Apart from this - the fact of non-recognition simply makes our position that much more critical and urgent. The second point is that an urgent humanitarian crisis is developing in Zimbabwe so serious that if it is not addressed in a matter of days or weeks, will make life simply impossible for every Zimbabwean not hooked up to the Zanu PF gravy train.
I spoke to the Headmaster of a school today and his salary - paid last week, bought 4 bananas. Inflation at more than 2 million percent is simply wiping out the accumulated capital assets and companies in a matter of weeks. If they do not have access to hard currency, these individuals and companies simply will not survive.
Basis essentials from soap to food staples are simply not available - I passed the largest supermarket in Bulawayo yesterday and it had two cars parked outside. The largest wholesaler in the country is close to closure.
People can only withdraw Z$25 billion a day from the banks - not enough for one kilogram of dog food. Cash is in very short supply so that cash rates for foreign exchange are now a third of the business rate. This impacts on millions who rely in remittances at about US$100 million a month from outside Zimbabwe.
Add to this harsh reality and take into account that the State has stopped all food aid for a month now - depriving about half the country of their basic needs and you get the picture. We are in meltdown and the only way out is across the Limpopo to South Africa - or anywhere. A fiend of mine opened his factory on Monday to find that 11 of his staff had left the country for South Africa.
This is taking place across the country - what is making this migration different is that many are taking their whole families - they have been terrorized for three months by this regime, their homes burnt, their physical safety threatened and their assets destroyed. They cannot even buy food if the money is available and the new developments in the money market make remittances much less valuable.
The only answer is to leave and to take your whole family with you. If this is not addressed and soon, the consequences will be catastrophic. South Africa is already struggling to cope with millions of economic and political refugees.
Squatter camps and high-density townships are packed with people - all living on the margins of society, many by crime. They simply cannot absorb a fresh wave of humanity from beleaguered Zimbabwe but they need to know it is on its way.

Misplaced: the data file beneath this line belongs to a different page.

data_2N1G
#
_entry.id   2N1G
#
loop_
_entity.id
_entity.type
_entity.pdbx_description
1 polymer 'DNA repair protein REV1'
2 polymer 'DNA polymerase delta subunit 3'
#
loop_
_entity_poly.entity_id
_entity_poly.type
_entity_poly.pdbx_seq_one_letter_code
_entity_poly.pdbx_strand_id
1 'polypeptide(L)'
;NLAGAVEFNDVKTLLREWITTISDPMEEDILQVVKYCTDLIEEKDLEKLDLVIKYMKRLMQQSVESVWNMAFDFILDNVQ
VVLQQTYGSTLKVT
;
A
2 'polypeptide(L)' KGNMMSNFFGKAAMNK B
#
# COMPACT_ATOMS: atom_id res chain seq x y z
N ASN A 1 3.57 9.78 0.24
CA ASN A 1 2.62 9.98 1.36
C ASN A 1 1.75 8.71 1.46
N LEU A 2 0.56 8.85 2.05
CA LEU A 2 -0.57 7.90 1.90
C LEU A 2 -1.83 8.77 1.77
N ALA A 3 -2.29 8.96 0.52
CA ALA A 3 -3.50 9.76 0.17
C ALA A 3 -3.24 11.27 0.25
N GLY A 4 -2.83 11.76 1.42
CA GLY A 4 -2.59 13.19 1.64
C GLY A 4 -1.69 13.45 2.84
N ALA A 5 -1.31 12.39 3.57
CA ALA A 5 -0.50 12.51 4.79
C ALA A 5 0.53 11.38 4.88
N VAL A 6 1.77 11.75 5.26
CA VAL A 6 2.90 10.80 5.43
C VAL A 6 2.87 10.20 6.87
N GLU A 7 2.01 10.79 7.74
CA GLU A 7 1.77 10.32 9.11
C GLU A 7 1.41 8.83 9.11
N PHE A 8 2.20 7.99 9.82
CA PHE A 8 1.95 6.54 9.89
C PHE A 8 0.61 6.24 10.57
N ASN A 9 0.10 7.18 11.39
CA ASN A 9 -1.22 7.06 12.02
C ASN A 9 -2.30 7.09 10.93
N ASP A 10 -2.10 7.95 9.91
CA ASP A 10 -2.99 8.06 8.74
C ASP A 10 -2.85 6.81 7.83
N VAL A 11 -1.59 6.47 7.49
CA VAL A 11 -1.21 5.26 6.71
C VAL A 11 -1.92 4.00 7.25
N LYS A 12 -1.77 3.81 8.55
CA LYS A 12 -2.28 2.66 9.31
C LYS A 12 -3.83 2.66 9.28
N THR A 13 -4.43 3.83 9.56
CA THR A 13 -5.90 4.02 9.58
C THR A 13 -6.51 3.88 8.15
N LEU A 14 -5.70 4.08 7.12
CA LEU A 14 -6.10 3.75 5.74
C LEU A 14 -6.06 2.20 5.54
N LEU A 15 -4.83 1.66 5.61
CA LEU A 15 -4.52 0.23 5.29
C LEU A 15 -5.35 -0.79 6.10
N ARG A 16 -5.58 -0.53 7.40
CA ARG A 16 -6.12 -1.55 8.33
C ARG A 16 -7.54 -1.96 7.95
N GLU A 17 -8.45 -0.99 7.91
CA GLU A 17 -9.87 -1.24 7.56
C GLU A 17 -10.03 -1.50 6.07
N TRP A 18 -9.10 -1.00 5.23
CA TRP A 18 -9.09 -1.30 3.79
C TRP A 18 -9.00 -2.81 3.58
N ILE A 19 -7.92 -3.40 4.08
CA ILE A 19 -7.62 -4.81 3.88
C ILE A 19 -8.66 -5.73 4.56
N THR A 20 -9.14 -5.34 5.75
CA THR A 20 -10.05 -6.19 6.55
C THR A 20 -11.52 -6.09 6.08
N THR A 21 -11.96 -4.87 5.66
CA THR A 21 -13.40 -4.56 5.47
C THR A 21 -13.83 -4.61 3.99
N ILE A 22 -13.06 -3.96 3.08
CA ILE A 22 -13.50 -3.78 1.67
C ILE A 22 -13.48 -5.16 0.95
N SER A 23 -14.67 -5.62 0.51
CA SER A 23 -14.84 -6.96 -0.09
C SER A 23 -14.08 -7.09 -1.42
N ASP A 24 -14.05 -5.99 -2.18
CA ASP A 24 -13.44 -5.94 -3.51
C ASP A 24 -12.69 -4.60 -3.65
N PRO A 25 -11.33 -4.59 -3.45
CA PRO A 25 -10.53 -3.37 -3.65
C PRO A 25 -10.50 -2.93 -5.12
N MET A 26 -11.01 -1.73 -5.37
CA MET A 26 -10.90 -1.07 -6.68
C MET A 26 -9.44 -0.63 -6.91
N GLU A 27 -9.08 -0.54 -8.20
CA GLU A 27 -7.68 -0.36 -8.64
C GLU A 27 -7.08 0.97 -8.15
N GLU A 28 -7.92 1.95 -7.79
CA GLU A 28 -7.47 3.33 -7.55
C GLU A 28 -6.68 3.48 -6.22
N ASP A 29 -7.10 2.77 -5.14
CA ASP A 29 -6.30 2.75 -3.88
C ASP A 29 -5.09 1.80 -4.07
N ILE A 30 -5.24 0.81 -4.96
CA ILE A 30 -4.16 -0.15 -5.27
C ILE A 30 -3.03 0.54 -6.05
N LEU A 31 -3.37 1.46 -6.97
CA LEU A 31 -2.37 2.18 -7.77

The third point to note is that Africa is being judged by its peers in the international community and by the global business community in how it is going to deal with what is a clear violation of all democratic and human rights in Zimbabwe.
This is not a problem for the west - no strategic interests are involved, just questions of principle and governance. This is an African problem - and solutions must come from African leadership. If we fail then we must suffer the consequences.
We will be judged as not being committed to democracy or universal legal and human rights. We will be judged as not being sound partners for global enterprise and investment. The most dramatic evidence of such a judgment will be the World Cup in 2010.
Very much a symbol of African capacity to host a global event and one that captures the imaginations of millions of African soccer fans, the controlling authority of FIFA on Friday stated that they had a contingency plan to move the World Cup away from Africa if, in their judgment, conditions were not right. It was a signal, not seen by many, but it was a clear indication that African leadership is on notice.
Much less public but just as significant are the many decisions being taken behind closed doors in business diverting effort, skills and capital away from the continent.
The AU has tossed the ball straight back into the SADC court, in the SADC the responsibility now rests with regional leadership and South Africa remains a key player as well as the most vulnerable to the regional crisis now being played out. The question is what will they do with the ball? Time is not on their side - the crisis here is escalating rapidly, the options are limited.
Any solution will only fly if it has the support of the MDC and Civil Society here in Zimbabwe as well as the full endorsement of the international community and in particular the donor group on Zimbabwe.
The illegitimate and criminal regime headed by Mugabe does not have a great deal to offer such a grouping - they clearly will not voluntarily agree to any solution that meets the criteria laid down by the above three groups. They will have to be brought to the table by force - not military but simply by the combined weight of the SADC region and especially our immediate neighbors.
Eddie Cross
Bulawayo, 2nd July 2008

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Africa must not turn its back on Zimbabwe

Ghana News Agency

July 02, 2008
From Kwaku Osei Bonsu, GNA Special Correspondent, Sharm El-Sheikh, Egypt

Sharm El-Sheikh, GNA - The 11th Summit of the African Union (AU) opened in